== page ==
The trick with planning and producing the editorial for a magazine when you’re not entirely sure what it’s going to look like when press day comes around, is to be organised and try to have a back-up plan in place in case things go horribly wrong. However, if there’s one thing I’m rarely good at – and I’m sure plenty of people can back me up on this – it’s at being organised. When it comes to contingency measures, far from pulling ideas from some mythical back-burner, I tend to scrabble around in desperation and see what turns up. Because, well, inevitably when a lead feature sized-hole appears in the contents list, there is never a shortage of things to write about if you look hard enough. Also, last-minute scrabbling is fun. Sadly, in the case of EON, lead feature sized-holes rarely open up.
For the redesign issue however things were a little different and I had to be a little more prepared than usual. Just a little. Whereas previously I would instinctively know how many words were required for each story, the number of images we’d need and the format of each item of page furniture (captions, cross-headings, headlines, etc), the new-and-improved EON designs were weeks away from completion. That meant I had to gather as much content as I could as early as possible, so that when the designers sat down to work on pages, they would have all things they could ever need. Not just words and ship graphics, all the module icons (labelled), character art, faction, corp and alliance logos and ship, corp and other information squirreled away in folders. Half of this stuff would unlikely be used, but had to be on hand in case it was. (Pro-magazine editing tip: Never give a designer a URL asking them to ‘get the info from this site,’ they will refuse to do it. If it’s not in a text file or in neat folders on their desktop it may as well not exist.)
My job was made immeasurably easier thanks to an understanding bunch of contributors that clocked my vague urgency and offered their writing in on time and, in some cases, earlier than usual. As ever, FinnAgain (The Rise & Fall of BRUCE, The 0.0 Report) came through an absolute treat, as did Kirith Kodachi (Testflight) and Angus McDecoy (Sisters of EVE guide). Even Winterblink (WDA) managed to only be two weeks late with his comic, when usually he manages four (the trick with Blinky is to ask for his stuff well in advance of when its required, so that he thinks he’s being reliably unreliable, when in fact he’s unwittingly become a model for good work scheduling.)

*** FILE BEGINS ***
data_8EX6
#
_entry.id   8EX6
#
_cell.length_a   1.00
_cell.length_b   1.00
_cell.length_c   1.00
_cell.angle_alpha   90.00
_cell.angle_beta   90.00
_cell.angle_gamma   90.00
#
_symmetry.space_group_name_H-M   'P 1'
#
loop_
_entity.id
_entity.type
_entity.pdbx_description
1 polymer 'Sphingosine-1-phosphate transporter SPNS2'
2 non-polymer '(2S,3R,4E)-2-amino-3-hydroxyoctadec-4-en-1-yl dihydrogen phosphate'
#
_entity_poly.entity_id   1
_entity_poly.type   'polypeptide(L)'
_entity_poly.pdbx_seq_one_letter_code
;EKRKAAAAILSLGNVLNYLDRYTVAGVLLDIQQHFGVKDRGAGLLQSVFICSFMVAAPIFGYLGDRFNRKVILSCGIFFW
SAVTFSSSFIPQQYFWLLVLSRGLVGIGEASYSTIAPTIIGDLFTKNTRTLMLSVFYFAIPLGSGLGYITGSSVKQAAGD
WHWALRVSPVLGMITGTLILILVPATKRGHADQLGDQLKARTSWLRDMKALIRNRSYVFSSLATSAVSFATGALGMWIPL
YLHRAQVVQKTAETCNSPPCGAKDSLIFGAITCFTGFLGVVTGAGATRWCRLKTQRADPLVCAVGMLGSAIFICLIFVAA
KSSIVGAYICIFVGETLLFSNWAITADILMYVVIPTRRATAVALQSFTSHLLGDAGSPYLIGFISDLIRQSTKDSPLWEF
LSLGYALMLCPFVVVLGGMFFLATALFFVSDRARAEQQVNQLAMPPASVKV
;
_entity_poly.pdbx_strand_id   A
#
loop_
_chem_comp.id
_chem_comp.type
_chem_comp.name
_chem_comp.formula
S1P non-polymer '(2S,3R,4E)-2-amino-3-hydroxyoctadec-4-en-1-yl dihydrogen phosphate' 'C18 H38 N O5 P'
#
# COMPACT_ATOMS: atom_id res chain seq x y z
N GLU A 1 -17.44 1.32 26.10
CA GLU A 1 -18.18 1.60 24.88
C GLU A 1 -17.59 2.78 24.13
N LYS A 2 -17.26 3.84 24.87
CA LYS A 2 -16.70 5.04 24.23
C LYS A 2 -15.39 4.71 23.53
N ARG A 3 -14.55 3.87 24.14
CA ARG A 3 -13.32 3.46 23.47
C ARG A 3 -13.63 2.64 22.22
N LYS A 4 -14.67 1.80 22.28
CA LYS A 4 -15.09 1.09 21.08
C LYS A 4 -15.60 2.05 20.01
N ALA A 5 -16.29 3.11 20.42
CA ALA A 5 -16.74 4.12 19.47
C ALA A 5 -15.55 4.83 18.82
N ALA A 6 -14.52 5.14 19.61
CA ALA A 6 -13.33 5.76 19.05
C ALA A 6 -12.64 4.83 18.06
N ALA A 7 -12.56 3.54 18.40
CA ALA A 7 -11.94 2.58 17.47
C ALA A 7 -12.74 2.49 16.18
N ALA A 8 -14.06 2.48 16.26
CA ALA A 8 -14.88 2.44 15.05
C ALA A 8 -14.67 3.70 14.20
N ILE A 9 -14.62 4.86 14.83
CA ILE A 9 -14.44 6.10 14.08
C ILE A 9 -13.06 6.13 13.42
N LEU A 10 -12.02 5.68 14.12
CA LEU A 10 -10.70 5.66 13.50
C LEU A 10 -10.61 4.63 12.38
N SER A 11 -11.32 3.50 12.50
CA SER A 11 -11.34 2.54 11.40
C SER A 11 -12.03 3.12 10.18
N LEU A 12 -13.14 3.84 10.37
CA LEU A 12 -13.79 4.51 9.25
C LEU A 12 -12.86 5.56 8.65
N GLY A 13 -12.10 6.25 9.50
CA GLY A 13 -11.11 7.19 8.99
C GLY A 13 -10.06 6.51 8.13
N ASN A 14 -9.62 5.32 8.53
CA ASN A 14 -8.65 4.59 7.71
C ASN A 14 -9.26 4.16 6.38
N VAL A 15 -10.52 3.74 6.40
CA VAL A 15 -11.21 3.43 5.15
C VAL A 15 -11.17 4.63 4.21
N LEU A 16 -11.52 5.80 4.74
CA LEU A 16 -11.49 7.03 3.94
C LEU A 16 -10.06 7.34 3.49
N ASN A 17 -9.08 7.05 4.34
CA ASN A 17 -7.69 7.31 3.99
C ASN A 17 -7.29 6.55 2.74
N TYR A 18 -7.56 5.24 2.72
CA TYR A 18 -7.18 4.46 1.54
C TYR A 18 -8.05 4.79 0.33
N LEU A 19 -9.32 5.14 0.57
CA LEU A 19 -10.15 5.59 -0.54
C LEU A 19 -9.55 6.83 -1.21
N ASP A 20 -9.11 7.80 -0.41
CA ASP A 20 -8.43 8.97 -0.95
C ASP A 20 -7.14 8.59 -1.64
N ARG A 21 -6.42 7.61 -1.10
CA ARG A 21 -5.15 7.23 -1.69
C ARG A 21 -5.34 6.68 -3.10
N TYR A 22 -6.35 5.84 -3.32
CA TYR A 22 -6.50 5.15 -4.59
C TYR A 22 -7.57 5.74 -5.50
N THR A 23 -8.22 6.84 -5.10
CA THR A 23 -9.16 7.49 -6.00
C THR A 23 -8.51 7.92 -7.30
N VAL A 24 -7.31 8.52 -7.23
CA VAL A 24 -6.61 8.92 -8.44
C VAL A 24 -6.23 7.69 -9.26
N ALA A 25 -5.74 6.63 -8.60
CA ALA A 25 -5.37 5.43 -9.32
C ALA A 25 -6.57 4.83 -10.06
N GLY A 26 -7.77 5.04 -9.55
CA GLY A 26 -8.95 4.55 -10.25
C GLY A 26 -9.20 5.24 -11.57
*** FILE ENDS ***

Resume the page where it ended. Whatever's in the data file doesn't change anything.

An added complication we had to worry about for this particular issue was Fanfest, which was to kick off just before we would normally go to print, but crucially too late for us to be able to include anything beyond the briefest of mentions that it had occurred. What to do? Well of course in the end we decided to put back publication by two weeks so we could properly cover as much from Iceland as possible – which had the added benefit of giving the designers more time to complete the pages that were already in progress. What with the ISK guide and updates, a fourth edition of the ESM book and a number of other secret projects being proposed and undertaken back at MMM HQ (not to mention the immediate need for Fanfest t-shirts, banners and everything else), in hindsight we needed the extra time rather badly.
What we’ve ended up nearly three months since we first sat down to talk about the all-new EON isn’t just a re-imagined spaceship magazine, but a kind of Fanfest souvenir issue as well – which wasn’t the plan we started out with. It was originally intended to be another Incarna cover, but when we got to Iceland and saw all the huge banners about the place, we just had to have them in the magazine.
Ironically, the re-scheduling added ample weight to the maxim that while planning may be indispensable, the plans that result are typically useless. With that in mind for issue #024, I‘m already planning a change of plan. How’s that for organised.